At the height of the recent budget impasse, Republican cries of “Shut it down! Shut it down!” filled the air. Call them the voices of the anarchist wing of the GOP. Anarchism: the doctrine urging the abolition of government.
If that sounds extreme, it is, but none other than than the patron saint of the Republican Party, Ronald Reagan, made a similar anarchist sentiment his motto and thus made it respectable to bad-mouth government. In his first inaugural address, no less, Reagan declared, “Government is not the solution to our problem; government is the problem.“ Countless Republican politicians have made that their mantra and virtually their party’s battle cry.
Reagan didn’t just revile government; he took the logical next step of decrying taxes as bordering on subversive. After all, a government without revenue can do no harm. So he took the simplistic but persuasive step of defining government revenue as “your money.” Politicians at all levels of government have echoed the phrase “Don’t let them take your money,” and thus helped make raising taxes politically difficult, sometimes suicidal.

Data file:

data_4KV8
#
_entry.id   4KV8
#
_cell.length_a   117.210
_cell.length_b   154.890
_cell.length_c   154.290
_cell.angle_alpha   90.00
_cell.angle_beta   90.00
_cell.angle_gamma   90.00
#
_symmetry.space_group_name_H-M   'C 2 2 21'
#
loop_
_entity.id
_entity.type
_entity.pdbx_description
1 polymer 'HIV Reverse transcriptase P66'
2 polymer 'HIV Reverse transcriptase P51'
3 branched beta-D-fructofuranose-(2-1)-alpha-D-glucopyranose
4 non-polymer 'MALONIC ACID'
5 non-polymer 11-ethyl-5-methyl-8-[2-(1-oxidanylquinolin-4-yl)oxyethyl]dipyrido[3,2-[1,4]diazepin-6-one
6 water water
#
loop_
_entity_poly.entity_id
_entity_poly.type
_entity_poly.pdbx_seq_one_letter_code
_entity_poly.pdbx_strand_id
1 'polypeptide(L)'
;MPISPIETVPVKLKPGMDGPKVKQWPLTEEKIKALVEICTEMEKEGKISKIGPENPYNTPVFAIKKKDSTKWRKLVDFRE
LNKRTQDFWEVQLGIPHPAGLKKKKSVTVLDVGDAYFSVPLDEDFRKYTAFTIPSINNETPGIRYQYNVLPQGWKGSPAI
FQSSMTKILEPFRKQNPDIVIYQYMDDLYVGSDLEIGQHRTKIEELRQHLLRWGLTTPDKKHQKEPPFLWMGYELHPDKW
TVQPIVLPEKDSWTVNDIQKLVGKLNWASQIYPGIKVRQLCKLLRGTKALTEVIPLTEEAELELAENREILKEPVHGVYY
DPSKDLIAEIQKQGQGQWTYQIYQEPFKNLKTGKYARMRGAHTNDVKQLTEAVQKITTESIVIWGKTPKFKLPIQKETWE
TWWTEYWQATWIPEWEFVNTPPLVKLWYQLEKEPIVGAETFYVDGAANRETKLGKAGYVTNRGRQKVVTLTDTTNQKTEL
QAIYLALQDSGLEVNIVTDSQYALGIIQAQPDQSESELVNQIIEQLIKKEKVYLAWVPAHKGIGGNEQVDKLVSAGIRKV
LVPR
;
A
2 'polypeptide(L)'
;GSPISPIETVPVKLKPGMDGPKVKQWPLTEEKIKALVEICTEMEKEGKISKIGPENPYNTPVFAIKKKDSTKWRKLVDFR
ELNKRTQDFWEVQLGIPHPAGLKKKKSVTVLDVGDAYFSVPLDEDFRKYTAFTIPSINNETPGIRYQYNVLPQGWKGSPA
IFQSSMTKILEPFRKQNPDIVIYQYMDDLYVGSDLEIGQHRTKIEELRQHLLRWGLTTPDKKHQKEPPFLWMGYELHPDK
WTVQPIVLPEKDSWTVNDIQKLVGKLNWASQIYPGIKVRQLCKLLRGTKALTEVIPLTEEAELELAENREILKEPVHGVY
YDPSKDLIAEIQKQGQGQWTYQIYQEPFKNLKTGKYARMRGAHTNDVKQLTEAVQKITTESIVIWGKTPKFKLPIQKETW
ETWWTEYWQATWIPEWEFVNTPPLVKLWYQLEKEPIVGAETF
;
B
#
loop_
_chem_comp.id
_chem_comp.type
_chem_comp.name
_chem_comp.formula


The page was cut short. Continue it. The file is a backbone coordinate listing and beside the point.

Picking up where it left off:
Now and then a public official will point out that a key purpose of the Constitution is to “support the general welfare.” The few politicians heard to quote this part of the country’s basic document usually are described as “courageous.” It’s a sad state of affairs, but one we’re in danger of approaching whenever an office-seeker puts his political life on the line for citing the Constitution.
The passage should be quoted often, lest it become a dead letter.
No, our government is not our enemy. Nor are taxes an enemy of democracy. In Oliver Wendell Holmes’s famous phrase, “Taxes are the price we pay for civilization.”
Lawmakers seem to be in a fever to take a cleaver to public education and other government institutions, no matter how important. Just as reputation is built incrementally, but can be wrecked in a careless moment, carefully nurtured government programs can be crippled by politicians caught up in whatever seems to be popular.
The press does not run for office. It is uniquely positioned to resist the transient and to stand firm in support of worthwhile government programs.
At a time when both government and welfare have become dirty words, the press needs to remind the country how fundamentally American they are.